- Name: Schneur Landa
- Age: 34
- Company: Fello
- Industry: Event Tech Services and iPad Rentals
- Headquarters: Butler, New Jersey
- Established: 2011
- Employees: 26
While attending a corporate event, community fair, or checking into a seminar (these things existed a month ago), you will often find people walking around with iPads. Chances are that they are rentals from Fello, an iPad and POS (point of sale) hardware rental company that was started by Zalmy Raskin and Schneur Landa.
From only ten iPads, Fello has now grown to thousands, and it has corporate partnerships with financial tech giants Square and Shopify, as well as BMW, the Make-A-Wish Foundation and Harvard University. Whenever a customer reaches out to one of Fello’s partners to facilitate sales at an event, he is directed to Fello’s website.
Fello’s core business came to a screeching halt a month ago with the onset of the coronavirus pandemic. If there aren’t any events, there aren’t any rentals. But with siyata dishmaya, Fello was able to pivot its business and is now the leading supplier of iPads to yeshivos and schools across the country for online learning. Their customizable iPads offer a safe solution to get through these perilous times because the devices are preconfigured to be safe and secure, without the dangers of regular tablet access.
“My parents, Rabbi Yosef and Shiffy Landa, have been the head shluchim for nearly 40 years in St. Louis, Missouri. Growing up, there was only one Modern Orthodox school called the Epstein Hebrew Academy. I went there for kindergarten and Pre-1A. Then I switched to Torah Prep, a very frum Litvishe elementary school. On the day I put on tefillin, I was sent away to learn in Chabad yeshivos. Like most Lubavitcher bachurim, I learned in Oholei Torah in Crown Heights for one year and was then sent on shlichus. I went to the yeshivah gedolah in Miami Beach, Florida, where I obtained smichah from Rav Yitzchak Yehuda Yaroslavsky of Nachlas Har Chabad.”
“While studying for smichah I became friends with another bachur, an Australian named Eli Feiglin. Eli was into business and was selling cellphones online.
“I had no business background whatsoever. I come from a family of rabbanim and shluchim, and I found the concept of buying something for a dollar and selling it for two very fascinating. I joined Eli in a small business buying cellphones directly from American retailers and reselling them on eBay Australia for a markup.
“After only a year I’d made $50,000 profit, which was enough for me to continue on my own after Eli went back to Australia. I expanded by selling other electronics like Bluetooth headsets, mostly on eBay. Then eBay became very difficult. People would offer me items to sell, claiming that they were new, but they were actually used goods. It was getting harder and harder to make a living selling directly to consumers, so I began focusing on wholesale. I had customers in Dubai, Kuwait, Saudi Arabia, Canada and Australia. Soon I was selling all types of electronics.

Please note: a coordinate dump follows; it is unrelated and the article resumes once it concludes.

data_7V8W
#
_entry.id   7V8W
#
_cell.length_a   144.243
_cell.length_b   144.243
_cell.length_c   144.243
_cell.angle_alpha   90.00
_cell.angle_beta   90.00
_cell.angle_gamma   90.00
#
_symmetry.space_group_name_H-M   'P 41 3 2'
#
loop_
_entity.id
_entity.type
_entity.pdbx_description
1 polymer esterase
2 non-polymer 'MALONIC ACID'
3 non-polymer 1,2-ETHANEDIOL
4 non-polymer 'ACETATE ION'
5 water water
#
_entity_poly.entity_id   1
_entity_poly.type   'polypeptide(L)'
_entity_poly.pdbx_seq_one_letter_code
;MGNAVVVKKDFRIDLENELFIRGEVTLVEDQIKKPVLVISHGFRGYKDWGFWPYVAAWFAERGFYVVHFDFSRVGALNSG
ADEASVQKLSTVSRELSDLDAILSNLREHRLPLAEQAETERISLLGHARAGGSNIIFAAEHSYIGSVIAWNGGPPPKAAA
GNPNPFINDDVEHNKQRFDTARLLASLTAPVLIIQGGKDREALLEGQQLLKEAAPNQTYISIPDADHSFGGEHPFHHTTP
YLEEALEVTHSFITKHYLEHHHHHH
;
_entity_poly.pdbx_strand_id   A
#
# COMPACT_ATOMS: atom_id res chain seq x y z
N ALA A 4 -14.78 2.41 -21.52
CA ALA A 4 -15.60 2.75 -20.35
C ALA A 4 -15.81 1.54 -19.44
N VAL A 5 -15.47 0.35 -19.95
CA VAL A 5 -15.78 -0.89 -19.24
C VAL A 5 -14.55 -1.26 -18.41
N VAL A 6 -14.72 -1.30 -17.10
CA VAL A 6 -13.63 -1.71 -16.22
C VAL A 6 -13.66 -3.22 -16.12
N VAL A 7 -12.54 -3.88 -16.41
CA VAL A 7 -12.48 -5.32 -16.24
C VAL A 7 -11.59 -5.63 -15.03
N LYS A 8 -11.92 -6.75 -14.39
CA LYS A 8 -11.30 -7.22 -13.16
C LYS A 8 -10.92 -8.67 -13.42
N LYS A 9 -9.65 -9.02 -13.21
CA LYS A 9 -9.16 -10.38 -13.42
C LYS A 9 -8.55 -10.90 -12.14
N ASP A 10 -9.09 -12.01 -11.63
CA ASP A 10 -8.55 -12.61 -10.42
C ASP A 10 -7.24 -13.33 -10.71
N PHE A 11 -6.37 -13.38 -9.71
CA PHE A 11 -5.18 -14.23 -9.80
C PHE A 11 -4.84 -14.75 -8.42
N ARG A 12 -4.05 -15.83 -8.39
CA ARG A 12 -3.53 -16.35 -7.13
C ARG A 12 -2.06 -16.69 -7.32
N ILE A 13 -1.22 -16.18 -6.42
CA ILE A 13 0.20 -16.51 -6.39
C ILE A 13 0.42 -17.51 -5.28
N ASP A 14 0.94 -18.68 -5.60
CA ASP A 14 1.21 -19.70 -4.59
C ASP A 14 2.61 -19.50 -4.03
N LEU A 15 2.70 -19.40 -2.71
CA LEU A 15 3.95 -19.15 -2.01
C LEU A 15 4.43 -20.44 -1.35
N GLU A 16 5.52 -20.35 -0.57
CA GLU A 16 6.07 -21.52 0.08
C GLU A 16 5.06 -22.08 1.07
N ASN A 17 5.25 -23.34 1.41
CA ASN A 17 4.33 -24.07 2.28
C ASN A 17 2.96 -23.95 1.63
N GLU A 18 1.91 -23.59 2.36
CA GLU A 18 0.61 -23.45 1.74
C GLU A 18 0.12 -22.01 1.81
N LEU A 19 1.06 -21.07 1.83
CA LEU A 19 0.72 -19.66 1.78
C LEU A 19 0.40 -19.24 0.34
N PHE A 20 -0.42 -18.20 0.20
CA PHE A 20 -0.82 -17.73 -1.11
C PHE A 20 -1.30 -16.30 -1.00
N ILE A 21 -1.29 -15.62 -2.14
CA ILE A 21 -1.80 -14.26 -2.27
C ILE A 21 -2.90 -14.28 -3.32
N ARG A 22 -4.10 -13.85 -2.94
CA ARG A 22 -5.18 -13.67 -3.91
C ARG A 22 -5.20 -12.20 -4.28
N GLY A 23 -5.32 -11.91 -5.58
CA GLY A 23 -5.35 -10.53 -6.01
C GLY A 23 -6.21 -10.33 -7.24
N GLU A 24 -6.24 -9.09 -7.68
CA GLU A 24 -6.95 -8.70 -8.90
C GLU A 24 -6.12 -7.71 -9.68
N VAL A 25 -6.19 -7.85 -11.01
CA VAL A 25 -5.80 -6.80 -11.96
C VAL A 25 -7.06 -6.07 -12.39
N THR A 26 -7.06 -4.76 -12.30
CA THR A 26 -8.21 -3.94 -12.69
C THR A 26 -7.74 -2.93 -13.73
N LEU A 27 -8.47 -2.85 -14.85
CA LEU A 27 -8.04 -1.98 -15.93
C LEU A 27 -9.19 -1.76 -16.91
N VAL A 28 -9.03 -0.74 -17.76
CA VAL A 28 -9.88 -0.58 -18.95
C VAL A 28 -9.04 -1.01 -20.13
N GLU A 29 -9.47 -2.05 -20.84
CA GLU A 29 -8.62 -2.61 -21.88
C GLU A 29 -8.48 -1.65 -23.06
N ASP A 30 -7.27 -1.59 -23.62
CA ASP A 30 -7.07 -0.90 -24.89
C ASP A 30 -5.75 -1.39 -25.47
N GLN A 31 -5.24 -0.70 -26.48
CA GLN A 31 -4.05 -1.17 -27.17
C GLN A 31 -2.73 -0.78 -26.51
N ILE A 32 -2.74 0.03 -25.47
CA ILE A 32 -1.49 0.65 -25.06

“In 2010 Apple came out with the iPad, and my wholesalers overseas wanted them in huge quantities. If an iPad retailed for $500 here, I was able to sell it for over $1,000. It took creativity to obtain volume, but baruch Hashem, I was able to pull it off. I had friends and business contacts with huge credit on their credit cards, and they were happy to make the purchases on my behalf, sometimes to the tune of half a million dollars, for which they earned points. When the second generation iPads came out the following year I also did well. But when the third generation came out in 2012, it was basically over. Apple had figured out how to launch in over 140 countries at the same time, and there was little advantage in buying and selling overseas from the US.
“In early 2012 I was approached by an old friend of mine, Zalmy Raskin, about a business opportunity. I’d met him three years before when his brother married my sister. Zalmy was a graphic designer working in the Shluchim Office in Crown Heights.
“Zalmy’s father had a computer repair and rental business in London, England, and had connections to Apple. So Zalmy came up with the idea of trying to rent out iPads to tourists coming to New York. I didn’t think it was a good idea. I didn’t see it as a large market. I sold iPads, I didn’t rent them. But Zalmy was very keen on us going into business together. That’s what I appreciate most about him. He believes in his ideas and is dogged until he achieves them.
“At first our company was called Flying Connected, because the initial idea was that tourists could stay connected when they traveled. Even though our business model later changed, the name stuck until two years ago, when we rebranded as Fello.
“Around the same time I decided to get on board, Zalmy got some media exposure. But instead of individuals reaching out looking to rent iPads, several companies approached us about renting iPads for their events. These companies were looking to rent between 20 and 100 devices at a time, and sometimes as many as 3,000. We quickly became a B2B [business to business] company, as opposed to a B2C [business to consumer].